Army to Receive Active Protection Systems
The Army recently awarded Leonardo DRS, Inc. a contract worth $193 million to purchase Trophy active protection systems for use on Abrams tanks.
The Trophy systems were developed by Leonardo’s Israel-based partner Rafael Defense Systems Ltd. to provide protection against anti-armor rocket and missile threats. They are currently installed on approximately 1,000 Israeli ground platforms, according to a press release. The system took about 20 years to develop.
“Trophy counters all known anti-armor shaped charge threats by detecting them when they’re fired and intercepting them with a countermeasure that’s fired from the platform, and basically defeats the threat some distance away from the platform,” said Mike O’Leary, director of business development for survivability and lethality at Leonardo DRS, an Arlington, Virginia-based company.
Leonardo DRS and Rafael have been partners for about seven years, he noted.
As “we were looking for an expanded role in ground vehicle survivability … [Rafael] was looking for a U.S. partner for their advanced survivability technology, namely Trophy,” he said.
Delivery timeline schedules and other contract details are still being finalized, O’Leary said.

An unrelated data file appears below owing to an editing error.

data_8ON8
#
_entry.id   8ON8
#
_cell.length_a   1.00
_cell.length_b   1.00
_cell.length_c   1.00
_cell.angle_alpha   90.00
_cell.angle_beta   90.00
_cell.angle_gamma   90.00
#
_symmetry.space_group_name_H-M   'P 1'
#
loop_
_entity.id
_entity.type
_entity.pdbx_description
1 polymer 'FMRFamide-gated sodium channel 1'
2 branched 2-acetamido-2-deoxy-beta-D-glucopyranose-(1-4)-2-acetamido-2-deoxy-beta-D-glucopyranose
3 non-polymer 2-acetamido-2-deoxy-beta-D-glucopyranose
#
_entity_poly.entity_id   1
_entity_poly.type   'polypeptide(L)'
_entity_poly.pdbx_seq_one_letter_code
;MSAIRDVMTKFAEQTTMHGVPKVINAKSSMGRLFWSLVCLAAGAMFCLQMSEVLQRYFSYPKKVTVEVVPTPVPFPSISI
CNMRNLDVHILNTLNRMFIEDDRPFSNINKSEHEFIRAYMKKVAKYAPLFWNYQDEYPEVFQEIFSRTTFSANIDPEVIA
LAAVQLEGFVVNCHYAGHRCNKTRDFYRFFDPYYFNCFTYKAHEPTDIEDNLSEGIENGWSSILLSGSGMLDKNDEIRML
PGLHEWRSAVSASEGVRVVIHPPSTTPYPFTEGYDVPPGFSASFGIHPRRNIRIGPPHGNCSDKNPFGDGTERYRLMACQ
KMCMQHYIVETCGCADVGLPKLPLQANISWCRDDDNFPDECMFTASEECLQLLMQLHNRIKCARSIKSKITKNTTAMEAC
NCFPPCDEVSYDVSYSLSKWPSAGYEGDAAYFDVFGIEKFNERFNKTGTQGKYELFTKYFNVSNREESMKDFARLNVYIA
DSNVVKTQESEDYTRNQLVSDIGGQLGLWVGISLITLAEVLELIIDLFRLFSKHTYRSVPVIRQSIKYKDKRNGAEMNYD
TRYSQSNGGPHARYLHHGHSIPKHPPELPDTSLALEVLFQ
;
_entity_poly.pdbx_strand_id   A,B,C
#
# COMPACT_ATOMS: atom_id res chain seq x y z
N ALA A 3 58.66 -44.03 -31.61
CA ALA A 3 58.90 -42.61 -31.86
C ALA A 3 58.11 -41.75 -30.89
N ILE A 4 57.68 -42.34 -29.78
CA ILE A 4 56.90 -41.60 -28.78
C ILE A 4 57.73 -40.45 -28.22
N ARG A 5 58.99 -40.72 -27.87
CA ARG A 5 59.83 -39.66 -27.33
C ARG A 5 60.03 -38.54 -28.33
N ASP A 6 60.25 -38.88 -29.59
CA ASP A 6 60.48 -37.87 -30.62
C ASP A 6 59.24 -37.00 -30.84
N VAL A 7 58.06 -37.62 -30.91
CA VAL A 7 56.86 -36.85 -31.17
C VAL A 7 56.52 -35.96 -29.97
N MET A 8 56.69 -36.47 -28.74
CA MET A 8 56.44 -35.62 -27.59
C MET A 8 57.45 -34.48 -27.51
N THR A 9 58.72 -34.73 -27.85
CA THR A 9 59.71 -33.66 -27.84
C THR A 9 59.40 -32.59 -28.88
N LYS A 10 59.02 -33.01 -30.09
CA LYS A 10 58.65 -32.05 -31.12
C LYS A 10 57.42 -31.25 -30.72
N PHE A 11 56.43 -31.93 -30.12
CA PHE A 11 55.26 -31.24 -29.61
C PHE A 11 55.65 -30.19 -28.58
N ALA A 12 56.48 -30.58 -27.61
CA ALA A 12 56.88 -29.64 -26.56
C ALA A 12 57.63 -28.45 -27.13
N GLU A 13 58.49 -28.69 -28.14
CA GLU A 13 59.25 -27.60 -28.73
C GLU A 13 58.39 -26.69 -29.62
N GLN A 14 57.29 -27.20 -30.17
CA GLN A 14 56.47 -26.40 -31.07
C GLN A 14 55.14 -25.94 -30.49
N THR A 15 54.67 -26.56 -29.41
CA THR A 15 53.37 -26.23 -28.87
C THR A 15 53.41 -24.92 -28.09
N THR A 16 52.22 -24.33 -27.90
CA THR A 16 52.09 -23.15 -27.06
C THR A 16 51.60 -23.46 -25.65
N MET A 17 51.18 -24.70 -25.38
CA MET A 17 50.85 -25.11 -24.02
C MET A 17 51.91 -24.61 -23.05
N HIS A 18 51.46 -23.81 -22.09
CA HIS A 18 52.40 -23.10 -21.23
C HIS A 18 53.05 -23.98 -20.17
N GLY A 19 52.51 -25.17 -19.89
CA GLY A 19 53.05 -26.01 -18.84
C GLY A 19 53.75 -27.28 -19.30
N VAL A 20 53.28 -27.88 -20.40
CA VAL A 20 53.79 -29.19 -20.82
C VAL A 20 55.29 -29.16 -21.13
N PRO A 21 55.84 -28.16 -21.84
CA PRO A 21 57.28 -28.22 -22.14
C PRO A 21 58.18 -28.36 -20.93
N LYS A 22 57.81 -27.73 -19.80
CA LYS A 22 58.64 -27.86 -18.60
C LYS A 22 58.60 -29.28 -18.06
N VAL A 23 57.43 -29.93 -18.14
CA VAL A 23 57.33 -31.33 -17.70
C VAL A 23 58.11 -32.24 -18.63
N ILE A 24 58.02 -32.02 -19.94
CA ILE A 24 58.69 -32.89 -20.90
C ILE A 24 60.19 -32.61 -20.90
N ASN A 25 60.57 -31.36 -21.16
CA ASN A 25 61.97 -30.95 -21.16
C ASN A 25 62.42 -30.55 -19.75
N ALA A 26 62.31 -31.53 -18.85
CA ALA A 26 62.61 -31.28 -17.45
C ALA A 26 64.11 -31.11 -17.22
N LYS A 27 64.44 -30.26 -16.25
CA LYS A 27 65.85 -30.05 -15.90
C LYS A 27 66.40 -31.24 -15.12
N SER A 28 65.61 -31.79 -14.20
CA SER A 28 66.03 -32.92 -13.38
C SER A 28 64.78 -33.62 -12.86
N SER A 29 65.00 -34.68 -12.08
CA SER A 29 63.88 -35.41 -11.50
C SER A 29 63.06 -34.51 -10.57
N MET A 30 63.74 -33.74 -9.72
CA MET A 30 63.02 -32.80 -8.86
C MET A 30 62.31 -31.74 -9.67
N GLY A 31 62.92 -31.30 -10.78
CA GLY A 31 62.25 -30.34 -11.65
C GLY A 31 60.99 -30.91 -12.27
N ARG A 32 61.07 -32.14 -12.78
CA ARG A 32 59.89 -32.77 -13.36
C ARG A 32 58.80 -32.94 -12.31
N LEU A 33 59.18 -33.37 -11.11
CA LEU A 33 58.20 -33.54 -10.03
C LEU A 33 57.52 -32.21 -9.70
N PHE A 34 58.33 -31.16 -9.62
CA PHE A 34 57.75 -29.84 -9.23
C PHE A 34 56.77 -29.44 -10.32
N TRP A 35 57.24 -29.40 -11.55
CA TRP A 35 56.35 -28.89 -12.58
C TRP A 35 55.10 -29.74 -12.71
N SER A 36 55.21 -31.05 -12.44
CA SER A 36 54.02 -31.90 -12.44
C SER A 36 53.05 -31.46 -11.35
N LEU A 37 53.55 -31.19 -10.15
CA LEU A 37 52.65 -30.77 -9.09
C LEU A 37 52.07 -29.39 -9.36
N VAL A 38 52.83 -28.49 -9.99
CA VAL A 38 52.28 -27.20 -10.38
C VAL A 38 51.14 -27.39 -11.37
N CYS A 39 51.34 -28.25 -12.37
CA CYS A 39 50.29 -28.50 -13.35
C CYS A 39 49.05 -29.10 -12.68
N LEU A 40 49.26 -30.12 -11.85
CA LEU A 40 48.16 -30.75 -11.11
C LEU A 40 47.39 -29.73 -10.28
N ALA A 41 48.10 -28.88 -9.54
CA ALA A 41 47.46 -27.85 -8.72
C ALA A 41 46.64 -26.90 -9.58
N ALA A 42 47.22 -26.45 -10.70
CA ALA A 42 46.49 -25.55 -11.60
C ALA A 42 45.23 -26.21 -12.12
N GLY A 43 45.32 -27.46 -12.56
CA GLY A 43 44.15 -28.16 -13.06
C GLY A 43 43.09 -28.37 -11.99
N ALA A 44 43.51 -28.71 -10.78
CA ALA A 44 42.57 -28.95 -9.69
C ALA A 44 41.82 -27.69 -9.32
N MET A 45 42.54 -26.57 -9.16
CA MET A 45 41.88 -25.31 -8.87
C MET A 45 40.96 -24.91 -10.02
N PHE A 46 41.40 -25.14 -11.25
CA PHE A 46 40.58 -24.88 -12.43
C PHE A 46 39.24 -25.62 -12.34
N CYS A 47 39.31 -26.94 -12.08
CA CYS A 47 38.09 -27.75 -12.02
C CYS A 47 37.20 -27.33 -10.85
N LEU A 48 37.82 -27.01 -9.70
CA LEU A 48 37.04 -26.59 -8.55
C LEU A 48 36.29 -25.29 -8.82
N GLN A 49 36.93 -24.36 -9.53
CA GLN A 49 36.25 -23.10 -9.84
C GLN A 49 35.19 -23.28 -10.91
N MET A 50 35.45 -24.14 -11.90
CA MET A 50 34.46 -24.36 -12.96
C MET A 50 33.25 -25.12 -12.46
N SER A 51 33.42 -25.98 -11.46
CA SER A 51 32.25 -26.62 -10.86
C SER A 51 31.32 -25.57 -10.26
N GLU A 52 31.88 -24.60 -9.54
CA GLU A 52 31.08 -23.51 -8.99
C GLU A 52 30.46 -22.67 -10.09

“We’re extremely pleased and proud that we’ve reached this point where we’ve finally been able to introduce this kind of technology to the U.S. Army” he added. “We look forward to further cooperation to expand that relationship and partnership going forward.”
Most of the pieces of the Trophy components are manufactured in the United States, according to the press release.
In December 2017, the Army issued a request for information on performance capabilities, technical data and maturity in regard to laser warning receivers, reactive armor, hostile fire detection and pre-shot detection as part of the future effort.
Rafael has provided protective systems to the Army for the past two decades, with its reactive and passive armor being installed on fighting vehicles such as Bradleys, Strykers and AAV-7 assault amphibious vehicles, according to the company.
Topics: Land Forces, Army News
The US Army acknowledges the importance of the lives of the tank crews, respectively, and adopted the Air Force’s and Navy’s philosophy of “Don’t get hit.” And really, tanks shouldn’t get hit no matter how much armor they have. The Russian MBTs have a similar protective approach with ERA, ATGM jammers, smoke, and APS.Peter at 8:46 PM
The Trophy will be tacked onto the sides of the M1A2’s side toolboxes. I just wonder if there’s a better option, such as redesigning the entire turret with laser-warning, better armor, newer electronics, 360-degree cameras, more smoke grenade launchers, APS, more machine guns, ECM and EW jammers, UAV hatch, TUSK and ERA, more machine guns, etc. I mean even with added Trophy APS, the M1A2 SEP V4 will not achieve the parity of technology and modern features as the NATO counterparts with 360-degree color cameras and perhaps laser warning now fielding as standard. The German Leopard MCGS with 130mm gun is a good example of adding a new turret to an existing hull.